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Hepatitis B is an infection of the liver caused by a virus that's spread through blood and body fluids.
It often doesn't cause any obvious symptoms in adults and typically passes in a few months without treatment. But in children, it often persists for years and may eventually cause serious liver damage.
Hepatitis B is less common in the UK than other parts of the world, but certain groups are at an increased risk. This includes people originally from high-risk countries, people who inject drugs and people who have unprotected sex with multiple sexual partners.
A hepatitis B vaccine is available for people at high risk of the condition.
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Many people with hepatitis B won't experience any symptoms and may fight off the virus without realising they had it.
If symptoms do develop, they tend to occur two or three months after exposure to the hepatitis B virus.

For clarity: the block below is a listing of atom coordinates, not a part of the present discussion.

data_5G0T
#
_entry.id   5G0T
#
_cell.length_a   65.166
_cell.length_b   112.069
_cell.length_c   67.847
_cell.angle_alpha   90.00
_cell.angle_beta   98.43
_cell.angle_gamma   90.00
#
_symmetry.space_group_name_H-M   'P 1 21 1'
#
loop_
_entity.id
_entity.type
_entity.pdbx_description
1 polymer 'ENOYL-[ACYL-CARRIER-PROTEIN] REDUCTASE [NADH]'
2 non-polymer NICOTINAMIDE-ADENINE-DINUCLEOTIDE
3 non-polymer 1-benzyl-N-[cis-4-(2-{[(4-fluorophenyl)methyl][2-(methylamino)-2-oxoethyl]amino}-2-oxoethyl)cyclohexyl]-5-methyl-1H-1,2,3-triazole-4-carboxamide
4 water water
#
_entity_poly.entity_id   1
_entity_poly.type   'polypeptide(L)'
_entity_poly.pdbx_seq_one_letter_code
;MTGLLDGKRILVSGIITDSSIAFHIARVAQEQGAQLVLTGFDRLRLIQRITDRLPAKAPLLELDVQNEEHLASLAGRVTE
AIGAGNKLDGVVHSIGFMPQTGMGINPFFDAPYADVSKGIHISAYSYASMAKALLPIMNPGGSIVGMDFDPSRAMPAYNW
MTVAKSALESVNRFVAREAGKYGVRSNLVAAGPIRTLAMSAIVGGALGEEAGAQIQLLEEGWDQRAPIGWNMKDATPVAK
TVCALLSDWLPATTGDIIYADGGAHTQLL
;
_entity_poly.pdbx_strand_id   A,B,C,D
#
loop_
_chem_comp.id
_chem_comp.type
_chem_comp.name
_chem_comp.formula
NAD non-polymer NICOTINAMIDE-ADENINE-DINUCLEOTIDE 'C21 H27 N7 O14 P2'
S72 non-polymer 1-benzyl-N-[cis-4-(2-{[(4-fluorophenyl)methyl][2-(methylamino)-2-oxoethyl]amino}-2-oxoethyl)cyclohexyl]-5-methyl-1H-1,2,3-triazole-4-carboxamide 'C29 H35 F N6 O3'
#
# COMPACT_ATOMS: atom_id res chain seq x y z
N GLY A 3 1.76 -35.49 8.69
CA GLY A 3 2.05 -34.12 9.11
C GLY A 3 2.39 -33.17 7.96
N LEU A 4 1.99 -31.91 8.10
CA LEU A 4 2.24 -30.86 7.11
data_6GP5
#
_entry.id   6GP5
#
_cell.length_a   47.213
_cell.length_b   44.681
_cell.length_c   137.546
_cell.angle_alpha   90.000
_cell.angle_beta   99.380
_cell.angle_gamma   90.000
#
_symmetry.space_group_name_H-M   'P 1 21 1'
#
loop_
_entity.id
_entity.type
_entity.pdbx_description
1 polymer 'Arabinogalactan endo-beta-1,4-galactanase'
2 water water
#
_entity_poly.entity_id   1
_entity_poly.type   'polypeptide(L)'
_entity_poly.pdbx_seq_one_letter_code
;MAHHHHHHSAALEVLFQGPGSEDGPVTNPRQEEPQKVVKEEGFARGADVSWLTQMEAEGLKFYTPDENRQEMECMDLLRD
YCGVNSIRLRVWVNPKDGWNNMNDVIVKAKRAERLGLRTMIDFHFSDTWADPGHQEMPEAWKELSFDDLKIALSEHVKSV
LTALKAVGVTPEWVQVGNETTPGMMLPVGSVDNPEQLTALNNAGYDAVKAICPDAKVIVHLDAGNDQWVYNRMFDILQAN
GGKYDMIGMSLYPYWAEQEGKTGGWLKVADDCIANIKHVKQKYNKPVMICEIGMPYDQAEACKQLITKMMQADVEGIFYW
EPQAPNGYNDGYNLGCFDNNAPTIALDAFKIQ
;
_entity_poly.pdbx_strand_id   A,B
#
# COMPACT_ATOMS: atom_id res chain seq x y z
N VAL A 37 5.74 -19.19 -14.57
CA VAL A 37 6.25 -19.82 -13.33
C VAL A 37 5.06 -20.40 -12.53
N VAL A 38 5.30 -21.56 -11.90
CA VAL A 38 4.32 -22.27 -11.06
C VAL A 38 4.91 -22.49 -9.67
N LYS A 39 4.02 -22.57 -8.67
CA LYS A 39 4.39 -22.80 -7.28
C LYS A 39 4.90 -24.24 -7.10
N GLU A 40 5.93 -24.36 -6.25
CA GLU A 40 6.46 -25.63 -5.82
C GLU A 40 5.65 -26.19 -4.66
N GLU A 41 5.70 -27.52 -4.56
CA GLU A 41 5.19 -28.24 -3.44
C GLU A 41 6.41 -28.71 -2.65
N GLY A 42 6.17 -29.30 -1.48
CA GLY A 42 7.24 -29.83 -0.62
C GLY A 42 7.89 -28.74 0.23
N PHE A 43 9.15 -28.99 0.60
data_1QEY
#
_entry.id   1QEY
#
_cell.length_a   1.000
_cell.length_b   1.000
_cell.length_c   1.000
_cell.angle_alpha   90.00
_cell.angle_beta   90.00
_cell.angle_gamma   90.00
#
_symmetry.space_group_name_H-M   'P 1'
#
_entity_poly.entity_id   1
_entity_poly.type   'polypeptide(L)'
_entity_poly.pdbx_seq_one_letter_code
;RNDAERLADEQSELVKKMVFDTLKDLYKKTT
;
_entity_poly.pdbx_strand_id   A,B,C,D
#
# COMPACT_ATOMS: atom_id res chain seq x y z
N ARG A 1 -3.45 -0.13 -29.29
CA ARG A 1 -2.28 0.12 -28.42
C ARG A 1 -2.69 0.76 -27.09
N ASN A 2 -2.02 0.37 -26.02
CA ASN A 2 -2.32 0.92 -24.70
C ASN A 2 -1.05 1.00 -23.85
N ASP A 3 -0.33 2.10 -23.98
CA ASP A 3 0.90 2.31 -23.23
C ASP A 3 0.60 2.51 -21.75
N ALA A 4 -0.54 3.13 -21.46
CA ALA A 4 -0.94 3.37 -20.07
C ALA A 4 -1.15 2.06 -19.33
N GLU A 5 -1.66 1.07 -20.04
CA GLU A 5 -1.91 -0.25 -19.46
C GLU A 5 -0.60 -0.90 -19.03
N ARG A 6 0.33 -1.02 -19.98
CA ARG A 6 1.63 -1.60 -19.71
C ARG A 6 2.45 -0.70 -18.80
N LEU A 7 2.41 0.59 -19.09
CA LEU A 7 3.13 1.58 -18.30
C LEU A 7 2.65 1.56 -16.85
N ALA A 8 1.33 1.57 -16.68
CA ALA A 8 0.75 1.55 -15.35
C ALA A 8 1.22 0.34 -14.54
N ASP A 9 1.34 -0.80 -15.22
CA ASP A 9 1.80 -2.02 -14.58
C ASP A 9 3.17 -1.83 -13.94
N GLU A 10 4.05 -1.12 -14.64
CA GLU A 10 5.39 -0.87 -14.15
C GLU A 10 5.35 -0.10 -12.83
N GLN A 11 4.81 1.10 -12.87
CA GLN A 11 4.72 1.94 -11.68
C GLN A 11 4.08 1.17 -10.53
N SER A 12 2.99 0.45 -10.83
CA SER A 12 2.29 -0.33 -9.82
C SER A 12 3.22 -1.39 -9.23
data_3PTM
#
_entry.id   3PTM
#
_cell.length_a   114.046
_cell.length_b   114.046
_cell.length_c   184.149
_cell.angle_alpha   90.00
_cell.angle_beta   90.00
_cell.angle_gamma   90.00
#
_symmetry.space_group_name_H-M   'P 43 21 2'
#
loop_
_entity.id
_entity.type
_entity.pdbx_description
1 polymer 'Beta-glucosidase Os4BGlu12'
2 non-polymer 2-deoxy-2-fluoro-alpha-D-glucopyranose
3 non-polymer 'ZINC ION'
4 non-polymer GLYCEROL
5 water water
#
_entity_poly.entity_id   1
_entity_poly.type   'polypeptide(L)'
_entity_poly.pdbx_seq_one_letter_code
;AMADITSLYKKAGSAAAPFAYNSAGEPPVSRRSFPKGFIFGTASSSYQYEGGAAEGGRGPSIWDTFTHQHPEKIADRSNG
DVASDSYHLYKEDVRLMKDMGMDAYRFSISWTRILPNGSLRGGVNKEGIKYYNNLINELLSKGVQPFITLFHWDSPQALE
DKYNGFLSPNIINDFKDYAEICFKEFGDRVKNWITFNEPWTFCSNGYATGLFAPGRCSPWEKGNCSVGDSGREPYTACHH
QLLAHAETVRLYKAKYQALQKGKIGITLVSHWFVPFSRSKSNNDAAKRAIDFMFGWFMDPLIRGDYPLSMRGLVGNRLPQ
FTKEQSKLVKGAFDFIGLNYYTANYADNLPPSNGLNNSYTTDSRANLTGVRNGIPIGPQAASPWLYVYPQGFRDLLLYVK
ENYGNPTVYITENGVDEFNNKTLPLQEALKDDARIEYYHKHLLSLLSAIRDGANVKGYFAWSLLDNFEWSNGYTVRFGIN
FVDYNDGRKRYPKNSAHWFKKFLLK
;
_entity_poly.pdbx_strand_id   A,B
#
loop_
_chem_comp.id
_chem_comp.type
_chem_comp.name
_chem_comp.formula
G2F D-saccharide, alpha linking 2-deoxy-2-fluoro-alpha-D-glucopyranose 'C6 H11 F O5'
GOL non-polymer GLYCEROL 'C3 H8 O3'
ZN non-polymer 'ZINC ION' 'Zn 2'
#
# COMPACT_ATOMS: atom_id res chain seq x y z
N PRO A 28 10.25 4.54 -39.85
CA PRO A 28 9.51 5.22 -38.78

Symptoms of hepatitis B include:
These symptoms will usually pass within one to three months (acute hepatitis B), although occasionally the infection can last for six months or more (chronic hepatitis B).
Read more about the symptoms of hepatitis B.
Hepatitis B can be serious, so you should get medical advice if:
A blood test can be carried out to check if you have hepatitis B or have had it in the past. The hepatitis B vaccine may also be recommended to reduce your risk of infection.
Treatment for hepatitis B depends on how long you've been infected for:
Chronic hepatitis B often requires long-term or lifelong treatment and regular monitoring to check for any further liver problems.
Read more about treating hepatitis B.
The hepatitis B virus is found in the blood and bodily fluids, such as semen and vaginal fluids, of an infected person.
It can be spread:
Hepatitis B is not spread by kissing, holding hands, hugging, coughing, sneezing, or sharing crockery and utensils.
Read more about the causes of hepatitis B.
A vaccine that offers protection against hepatitis B is available for all babies born in the UK on or after August 1 2017. It is also available for people at high risk of the infection or complications from it.
The hepatitis B vaccine is given to infants as part of the routine child vaccination schedule and to those who are at high risk of developing the infection.